The goal was to complete an engineering feat that would help control the chronic flooding as well as to provide irrigation and recreational facilities for the people living in the area. The construction of the said dam was started in 1972. But the necessary preparation was made years before the first construction material was brought to the site.
When the dam was completed the people marveled at the fact that the structure was 305 feet high and the base was almost 1,700 feet thick (Williamson, 1997). After the completion of the project the homeowners and farmers placed their trust on the Teton Dam and as a result many of them cancelled their flood insurance (Williamson, 1997, p. 311).
They were confident that the presence of the dam has eliminated the possibility of further flooding. But they were mistaken. A competent engineer should have been contracted by the residents to determine if the Teton Dam was impervious to leaks and other structural problems that could bring about the destruction of dam. They needed to find out if the dam can protect life and property.
The dam was designed to hold significant amounts of water. It would require massive and impervious structure to contain the potential energy contained in the daily impounding of free-flowing water from the Teton River.
Seepage, cracks and other minor imperfections must be corrected because these insignificant failures can be multiplied after the passage of time. In the case of the Teton Dam, the engineers and workers were unable to fix the problems in time. The cracks became unmanageable until it resulted in the total destruction of the said dam.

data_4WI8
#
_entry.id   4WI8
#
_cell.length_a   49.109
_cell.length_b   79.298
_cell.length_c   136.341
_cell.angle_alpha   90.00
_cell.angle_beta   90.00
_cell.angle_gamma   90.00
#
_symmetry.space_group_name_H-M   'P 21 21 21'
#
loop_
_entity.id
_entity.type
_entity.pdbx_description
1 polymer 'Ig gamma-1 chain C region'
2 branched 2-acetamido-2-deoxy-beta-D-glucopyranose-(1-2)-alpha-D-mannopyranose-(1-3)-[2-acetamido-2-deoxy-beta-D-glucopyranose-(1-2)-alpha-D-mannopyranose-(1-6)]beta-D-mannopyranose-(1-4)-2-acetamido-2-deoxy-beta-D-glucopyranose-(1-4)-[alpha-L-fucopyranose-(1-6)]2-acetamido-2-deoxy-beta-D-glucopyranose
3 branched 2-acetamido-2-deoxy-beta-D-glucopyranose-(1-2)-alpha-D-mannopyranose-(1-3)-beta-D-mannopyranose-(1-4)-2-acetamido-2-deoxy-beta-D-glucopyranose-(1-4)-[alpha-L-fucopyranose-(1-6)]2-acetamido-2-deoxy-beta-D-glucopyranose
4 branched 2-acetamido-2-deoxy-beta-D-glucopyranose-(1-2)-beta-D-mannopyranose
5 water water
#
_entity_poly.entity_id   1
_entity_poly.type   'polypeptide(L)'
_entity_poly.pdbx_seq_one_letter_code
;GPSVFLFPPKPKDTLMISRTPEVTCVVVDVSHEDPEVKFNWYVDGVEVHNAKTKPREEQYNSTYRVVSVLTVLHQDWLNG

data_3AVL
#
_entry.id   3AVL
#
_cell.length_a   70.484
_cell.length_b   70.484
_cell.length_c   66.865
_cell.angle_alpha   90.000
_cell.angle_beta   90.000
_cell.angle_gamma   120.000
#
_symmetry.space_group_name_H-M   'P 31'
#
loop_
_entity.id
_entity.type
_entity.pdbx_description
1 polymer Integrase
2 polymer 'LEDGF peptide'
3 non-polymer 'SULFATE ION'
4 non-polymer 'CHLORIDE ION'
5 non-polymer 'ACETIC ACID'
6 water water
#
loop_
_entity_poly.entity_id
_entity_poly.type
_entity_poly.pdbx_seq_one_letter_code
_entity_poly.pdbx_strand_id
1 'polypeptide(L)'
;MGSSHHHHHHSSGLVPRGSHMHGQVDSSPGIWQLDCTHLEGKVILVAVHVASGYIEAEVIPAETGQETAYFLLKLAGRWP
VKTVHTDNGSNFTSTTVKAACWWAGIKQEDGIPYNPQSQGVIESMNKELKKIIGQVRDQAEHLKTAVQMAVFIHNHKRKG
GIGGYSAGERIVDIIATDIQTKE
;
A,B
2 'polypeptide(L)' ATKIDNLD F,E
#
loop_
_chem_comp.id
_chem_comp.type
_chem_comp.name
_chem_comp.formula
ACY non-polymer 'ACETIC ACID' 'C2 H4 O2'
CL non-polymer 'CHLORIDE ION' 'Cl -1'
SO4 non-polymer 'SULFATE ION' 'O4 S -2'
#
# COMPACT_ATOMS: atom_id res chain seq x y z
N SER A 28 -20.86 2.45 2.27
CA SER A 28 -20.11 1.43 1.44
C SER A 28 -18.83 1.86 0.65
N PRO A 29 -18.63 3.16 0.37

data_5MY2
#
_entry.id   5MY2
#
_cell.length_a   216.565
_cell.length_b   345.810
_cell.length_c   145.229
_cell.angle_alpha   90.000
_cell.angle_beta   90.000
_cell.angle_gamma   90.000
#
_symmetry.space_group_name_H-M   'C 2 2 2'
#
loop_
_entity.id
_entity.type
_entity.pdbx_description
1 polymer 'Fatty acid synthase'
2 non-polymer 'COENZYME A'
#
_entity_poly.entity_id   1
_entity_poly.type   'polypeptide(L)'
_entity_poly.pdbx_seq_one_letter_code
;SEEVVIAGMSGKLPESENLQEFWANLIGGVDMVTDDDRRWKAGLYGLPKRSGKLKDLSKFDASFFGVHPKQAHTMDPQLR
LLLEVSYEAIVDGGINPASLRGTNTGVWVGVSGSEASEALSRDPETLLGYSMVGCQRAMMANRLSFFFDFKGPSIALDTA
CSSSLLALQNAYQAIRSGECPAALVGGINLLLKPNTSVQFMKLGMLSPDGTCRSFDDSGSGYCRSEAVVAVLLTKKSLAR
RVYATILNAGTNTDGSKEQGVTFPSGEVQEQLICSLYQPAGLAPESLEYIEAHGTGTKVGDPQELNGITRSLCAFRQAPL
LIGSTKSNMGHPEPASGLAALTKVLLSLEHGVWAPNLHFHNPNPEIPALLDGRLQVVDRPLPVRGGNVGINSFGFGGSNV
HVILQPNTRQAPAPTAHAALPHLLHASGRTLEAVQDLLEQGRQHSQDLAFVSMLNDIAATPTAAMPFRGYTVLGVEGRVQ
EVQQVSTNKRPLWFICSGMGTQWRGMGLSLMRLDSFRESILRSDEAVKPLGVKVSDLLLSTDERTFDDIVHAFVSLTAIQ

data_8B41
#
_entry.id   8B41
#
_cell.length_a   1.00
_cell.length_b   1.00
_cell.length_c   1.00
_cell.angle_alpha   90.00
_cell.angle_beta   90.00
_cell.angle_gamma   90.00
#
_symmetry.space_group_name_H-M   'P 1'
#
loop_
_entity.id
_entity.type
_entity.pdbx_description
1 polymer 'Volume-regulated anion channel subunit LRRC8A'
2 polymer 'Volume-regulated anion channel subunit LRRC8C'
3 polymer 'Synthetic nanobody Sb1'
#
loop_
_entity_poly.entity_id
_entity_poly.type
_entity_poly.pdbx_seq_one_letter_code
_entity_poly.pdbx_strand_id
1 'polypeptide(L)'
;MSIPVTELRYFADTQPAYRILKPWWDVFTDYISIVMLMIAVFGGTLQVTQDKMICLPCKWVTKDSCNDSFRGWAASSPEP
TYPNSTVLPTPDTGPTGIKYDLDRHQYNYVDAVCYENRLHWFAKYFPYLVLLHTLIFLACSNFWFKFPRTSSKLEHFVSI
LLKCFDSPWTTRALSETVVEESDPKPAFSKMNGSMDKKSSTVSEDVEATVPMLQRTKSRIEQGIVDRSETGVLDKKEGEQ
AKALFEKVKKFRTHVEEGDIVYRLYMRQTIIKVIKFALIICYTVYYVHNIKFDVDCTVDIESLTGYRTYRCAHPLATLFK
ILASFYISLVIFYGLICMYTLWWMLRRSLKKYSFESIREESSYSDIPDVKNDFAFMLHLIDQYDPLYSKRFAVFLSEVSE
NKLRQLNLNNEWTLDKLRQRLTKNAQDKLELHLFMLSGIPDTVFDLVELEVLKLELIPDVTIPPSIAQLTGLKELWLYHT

There are three main reasons why the dam failed. First, there was an urgent need to build a dam for the sake of the community that lives nearby. It can be argued that the urgency forced many to shortcut the process. In other words engineers, surveyors, politicians and other stakeholders were pressed for time to complete the dam.
The second major reason is the failure of the government agency and the surveying team to properly acknowledge the importance of the geological features of the Teton River. Subsequent investigations would reveal that the dam was constructed in an area composed mostly of volcanic rocks such as rhyolite.
It is a type of rock that is lightweight and easily fractured (Ellingwood & Kanda, 2005). The third major reason is the absence of an independent consultant that can provide an unbiased assessment of the site and the overall design of the dam.
In June of 1976 the reservoir was nearly full and it should have been a cause for alarm but all the stakeholders were confident that the dam was built to withstand that kind of pressure. But a week later on June 5, 1976 a worker spotted two cracks in the dam and this was followed by another large leak two hours later (Williamson, 1997, p. 312).
Water seepage was already observed in the days prior but engineers knew that water seepage is a usual occurrence in dams (McDonald, 2006, p. 30). However, there should have been a system in place that could have accurately interpreted the implications of a 40 gallons per minute of water seepage.